Saturday, November 10, 2012


Auto-threading is when the compiler decides when to thread. I decided that my language would allow the compiler to automatically use light-weight threads where it can. Light-weight threads are those that do not limit their memory access. They can read and write to any part of the app's memory. It is up to the compiler to prevent any conflict by only thread when the threads will not access the same memory. To support this, the language itself has the following features.

Copy on write

To speed up subroutine calls, parameters are passed by reference but should the subroutine change them, a copy is made. To do this, a reference count is kept¹. If it is more than 1, a copy is made before the write occurs. This allows each thread to work with its own copy of memory and avoid collisions.

¹ The reference count is also used for garbage collection. If it reaches zero, the memory is reclaimed and reused.

No Globals

There are no global variables. Since languages like Java already do not allow globals, this restraint shouldn't be a great burden to programmers. Subroutines can only write to their own variables, which include their arguments.

Read-only Module Configuration Variables

When a module is loaded, it goes through an initiation phase. During this phase, the module can write to its module-scoped variables. This allows the module to adapt to the system it is in. But once the phase is over, the variables become read-only. They cannot be changed during the running of the app.

Complex Data Records: Binary Trees

In order to see how these restraints work, below is an example of a binary tree. Two subroutine are provided: insert a new value; and walk through the tree returning a list of its values. Both of them use the down-and-up technique of passing the thingy to modify down and then back up.

This is the record of a node in the binary tree:

    record Node:
        Any     value
        Node    left
        Node    right

You will notice that unlike other languages, there are no references (aka pointers). The language places a special marker in the variable to indicate the slot is empty, which can be tested for.


This is the subroutine to insert a value:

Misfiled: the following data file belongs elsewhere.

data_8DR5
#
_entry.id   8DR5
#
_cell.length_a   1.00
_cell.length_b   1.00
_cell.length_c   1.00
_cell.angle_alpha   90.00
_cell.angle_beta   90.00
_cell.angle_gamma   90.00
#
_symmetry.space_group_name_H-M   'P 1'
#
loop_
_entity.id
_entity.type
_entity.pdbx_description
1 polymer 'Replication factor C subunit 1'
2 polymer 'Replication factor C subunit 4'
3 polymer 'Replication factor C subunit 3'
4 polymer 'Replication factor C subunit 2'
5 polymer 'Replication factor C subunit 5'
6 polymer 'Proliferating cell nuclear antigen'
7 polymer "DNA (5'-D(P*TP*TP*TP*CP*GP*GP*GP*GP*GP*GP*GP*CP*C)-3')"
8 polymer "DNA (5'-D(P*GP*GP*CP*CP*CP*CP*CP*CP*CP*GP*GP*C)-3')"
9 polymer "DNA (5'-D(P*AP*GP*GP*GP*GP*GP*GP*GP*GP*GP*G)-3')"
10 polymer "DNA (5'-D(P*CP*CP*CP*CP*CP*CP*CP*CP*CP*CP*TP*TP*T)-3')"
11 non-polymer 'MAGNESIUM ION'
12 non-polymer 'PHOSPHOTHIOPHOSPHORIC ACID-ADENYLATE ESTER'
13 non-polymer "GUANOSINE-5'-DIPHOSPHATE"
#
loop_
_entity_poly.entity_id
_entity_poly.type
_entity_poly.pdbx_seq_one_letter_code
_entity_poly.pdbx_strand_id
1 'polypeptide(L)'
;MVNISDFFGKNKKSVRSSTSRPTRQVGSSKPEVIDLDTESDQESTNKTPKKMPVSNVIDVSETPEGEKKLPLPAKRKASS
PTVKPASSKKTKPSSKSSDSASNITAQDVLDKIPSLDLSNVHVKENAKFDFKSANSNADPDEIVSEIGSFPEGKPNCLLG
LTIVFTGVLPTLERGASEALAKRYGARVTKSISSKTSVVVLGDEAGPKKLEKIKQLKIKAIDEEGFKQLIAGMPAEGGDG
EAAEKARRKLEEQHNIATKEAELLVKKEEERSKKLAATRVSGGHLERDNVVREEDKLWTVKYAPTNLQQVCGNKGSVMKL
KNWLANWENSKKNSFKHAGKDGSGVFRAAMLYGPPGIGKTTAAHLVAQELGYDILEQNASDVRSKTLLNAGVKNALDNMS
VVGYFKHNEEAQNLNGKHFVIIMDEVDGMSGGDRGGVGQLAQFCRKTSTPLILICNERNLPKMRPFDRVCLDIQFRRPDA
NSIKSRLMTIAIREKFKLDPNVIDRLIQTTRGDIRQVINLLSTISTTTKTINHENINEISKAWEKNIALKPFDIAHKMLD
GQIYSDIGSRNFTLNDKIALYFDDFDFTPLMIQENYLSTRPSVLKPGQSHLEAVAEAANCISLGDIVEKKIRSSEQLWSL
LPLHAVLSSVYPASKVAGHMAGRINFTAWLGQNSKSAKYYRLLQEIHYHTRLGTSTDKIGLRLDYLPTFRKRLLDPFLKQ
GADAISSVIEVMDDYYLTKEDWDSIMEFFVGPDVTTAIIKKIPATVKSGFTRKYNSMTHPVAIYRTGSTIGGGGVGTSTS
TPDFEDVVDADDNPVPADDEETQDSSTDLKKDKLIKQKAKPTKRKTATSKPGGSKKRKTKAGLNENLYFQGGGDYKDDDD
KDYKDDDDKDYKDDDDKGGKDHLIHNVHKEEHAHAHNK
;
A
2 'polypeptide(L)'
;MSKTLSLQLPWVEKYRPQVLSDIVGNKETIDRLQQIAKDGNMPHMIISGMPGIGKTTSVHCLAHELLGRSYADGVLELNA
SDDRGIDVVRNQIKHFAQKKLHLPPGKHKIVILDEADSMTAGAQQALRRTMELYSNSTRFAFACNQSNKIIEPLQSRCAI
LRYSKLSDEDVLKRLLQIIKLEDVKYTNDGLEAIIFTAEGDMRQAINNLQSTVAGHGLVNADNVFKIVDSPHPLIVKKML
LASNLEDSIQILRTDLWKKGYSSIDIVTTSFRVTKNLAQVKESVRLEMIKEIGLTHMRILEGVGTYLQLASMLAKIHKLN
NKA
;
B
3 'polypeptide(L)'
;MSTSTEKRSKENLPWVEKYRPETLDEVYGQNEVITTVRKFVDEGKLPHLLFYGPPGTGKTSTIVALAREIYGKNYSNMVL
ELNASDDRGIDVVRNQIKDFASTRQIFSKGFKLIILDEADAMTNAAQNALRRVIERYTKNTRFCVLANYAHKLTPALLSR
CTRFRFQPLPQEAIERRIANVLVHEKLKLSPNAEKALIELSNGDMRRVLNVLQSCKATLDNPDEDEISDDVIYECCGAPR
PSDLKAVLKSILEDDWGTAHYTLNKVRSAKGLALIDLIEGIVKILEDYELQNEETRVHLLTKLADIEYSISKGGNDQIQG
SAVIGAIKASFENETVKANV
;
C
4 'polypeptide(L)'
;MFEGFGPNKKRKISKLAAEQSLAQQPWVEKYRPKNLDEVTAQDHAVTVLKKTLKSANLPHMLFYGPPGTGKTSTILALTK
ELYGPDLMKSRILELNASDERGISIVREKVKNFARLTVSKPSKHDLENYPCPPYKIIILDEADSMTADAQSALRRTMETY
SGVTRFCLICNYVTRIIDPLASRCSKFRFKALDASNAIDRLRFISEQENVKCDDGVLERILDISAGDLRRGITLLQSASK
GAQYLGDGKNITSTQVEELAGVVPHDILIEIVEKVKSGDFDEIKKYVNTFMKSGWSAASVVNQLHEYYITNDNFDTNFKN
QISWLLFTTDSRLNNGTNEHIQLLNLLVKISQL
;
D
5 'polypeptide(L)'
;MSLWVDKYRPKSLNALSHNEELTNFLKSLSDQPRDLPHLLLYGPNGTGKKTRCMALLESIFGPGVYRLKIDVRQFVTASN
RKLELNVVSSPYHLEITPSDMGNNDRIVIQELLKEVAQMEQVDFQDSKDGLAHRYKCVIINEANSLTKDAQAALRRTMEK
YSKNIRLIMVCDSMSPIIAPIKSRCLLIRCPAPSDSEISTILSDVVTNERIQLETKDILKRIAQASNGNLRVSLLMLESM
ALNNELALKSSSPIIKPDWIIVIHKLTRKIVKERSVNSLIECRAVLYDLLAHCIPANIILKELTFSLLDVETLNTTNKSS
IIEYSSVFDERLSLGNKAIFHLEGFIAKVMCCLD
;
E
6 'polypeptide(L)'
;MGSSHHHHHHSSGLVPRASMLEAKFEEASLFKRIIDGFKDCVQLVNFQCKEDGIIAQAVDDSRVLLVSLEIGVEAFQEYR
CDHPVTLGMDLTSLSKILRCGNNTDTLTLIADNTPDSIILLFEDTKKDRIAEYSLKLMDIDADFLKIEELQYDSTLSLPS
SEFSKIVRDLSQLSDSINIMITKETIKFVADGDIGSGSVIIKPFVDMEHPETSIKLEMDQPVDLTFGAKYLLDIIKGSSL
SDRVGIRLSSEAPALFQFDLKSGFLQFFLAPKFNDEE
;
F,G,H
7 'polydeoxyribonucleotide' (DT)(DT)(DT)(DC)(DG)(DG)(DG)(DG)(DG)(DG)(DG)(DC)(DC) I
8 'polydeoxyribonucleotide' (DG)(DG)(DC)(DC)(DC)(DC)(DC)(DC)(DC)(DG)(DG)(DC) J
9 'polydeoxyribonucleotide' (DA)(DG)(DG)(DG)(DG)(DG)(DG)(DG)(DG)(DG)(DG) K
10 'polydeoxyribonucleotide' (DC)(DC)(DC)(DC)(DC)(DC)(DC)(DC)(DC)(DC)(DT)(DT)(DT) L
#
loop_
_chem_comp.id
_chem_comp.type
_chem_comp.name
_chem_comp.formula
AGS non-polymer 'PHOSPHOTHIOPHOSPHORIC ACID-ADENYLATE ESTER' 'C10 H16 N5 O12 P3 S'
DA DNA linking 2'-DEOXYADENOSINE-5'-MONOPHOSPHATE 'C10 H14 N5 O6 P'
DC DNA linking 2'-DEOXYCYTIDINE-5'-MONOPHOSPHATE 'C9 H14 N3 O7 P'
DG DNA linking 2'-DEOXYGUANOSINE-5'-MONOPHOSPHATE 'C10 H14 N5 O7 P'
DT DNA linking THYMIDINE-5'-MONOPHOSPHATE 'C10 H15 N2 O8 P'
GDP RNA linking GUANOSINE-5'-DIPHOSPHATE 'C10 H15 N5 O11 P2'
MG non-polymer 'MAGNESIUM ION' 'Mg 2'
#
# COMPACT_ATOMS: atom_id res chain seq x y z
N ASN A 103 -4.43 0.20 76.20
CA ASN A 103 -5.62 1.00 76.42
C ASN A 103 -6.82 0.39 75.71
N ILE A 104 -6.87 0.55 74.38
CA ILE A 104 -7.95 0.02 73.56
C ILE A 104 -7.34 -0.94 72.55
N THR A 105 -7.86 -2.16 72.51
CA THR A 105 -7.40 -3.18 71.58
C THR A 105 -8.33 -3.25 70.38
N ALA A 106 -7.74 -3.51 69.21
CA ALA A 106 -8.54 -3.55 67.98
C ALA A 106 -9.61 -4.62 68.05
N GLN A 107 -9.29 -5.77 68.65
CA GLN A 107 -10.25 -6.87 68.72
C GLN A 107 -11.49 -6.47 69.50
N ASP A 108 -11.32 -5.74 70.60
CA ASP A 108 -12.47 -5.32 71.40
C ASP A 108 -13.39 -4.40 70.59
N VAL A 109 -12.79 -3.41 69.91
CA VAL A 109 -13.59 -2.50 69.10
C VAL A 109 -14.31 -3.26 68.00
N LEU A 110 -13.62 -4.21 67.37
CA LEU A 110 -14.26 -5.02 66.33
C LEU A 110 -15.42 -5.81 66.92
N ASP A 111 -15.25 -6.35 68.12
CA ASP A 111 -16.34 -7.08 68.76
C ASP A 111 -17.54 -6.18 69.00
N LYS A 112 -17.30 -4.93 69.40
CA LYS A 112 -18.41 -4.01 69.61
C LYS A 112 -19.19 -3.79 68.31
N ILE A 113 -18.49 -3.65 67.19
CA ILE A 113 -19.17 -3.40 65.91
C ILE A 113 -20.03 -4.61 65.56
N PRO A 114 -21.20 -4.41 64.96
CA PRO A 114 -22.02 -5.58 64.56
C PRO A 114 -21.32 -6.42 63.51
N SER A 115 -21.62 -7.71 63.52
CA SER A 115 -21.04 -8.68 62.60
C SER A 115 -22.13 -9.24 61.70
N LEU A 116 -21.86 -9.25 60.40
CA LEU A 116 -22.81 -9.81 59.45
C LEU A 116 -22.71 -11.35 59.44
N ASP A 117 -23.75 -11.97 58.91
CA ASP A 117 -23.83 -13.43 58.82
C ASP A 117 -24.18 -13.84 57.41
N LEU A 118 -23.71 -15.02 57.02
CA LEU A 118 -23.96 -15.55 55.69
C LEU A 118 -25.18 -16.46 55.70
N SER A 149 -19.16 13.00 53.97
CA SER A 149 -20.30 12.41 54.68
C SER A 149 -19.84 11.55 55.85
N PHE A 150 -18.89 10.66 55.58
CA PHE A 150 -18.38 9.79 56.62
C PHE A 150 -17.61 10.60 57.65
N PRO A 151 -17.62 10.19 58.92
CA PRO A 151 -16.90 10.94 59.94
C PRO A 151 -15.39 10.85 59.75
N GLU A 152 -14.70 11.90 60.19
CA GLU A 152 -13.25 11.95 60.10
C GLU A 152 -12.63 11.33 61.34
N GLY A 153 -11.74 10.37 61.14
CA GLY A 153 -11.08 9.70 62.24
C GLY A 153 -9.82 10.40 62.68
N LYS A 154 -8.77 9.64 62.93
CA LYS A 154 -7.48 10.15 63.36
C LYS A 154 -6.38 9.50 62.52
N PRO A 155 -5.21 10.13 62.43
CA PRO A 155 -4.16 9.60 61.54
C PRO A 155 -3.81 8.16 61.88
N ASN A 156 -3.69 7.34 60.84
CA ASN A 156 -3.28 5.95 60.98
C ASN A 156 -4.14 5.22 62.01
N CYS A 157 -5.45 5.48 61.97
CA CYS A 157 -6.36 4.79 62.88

subroutine insert
            Node tree
            Any  value
            Node tree

        if empty tree:
            tree.value ← value
        else if value < tree.value:
            tree.left ← insert tree.left, value
            tree.right ← insert tree.right, value

    return tree

The first part of the code declares the subroutine's interface. Note that the type Any is a special type that denotes any other type.

In the code, this line: tree.value ← value uses auto-vivification to create a new Node. All the elements of the new Node are created as empty. Then its value is set.

Finally, subroutines ends with a return statement. Although there must be a return at the end of every subroutine, additional returns may be present inside.


This subroutine walks through the tree and returns a list of values.

    subroutine walk
            Node tree
            List values

        if not empty tree:
            push values, walk tree.left
            push values, tree.value
            push values, walk tree.right

    return values

A fairly straight-forward subroutine. But it can be rewritten as:

    subroutine walk
            Node tree
            List values

        if not empty tree:
            List left  ← walk tree.left
            List right ← walk tree.right

            push values, left, tree.value, right

    return values

Written this way, the compiler can auto-thread to walk the left and right sides of the tree.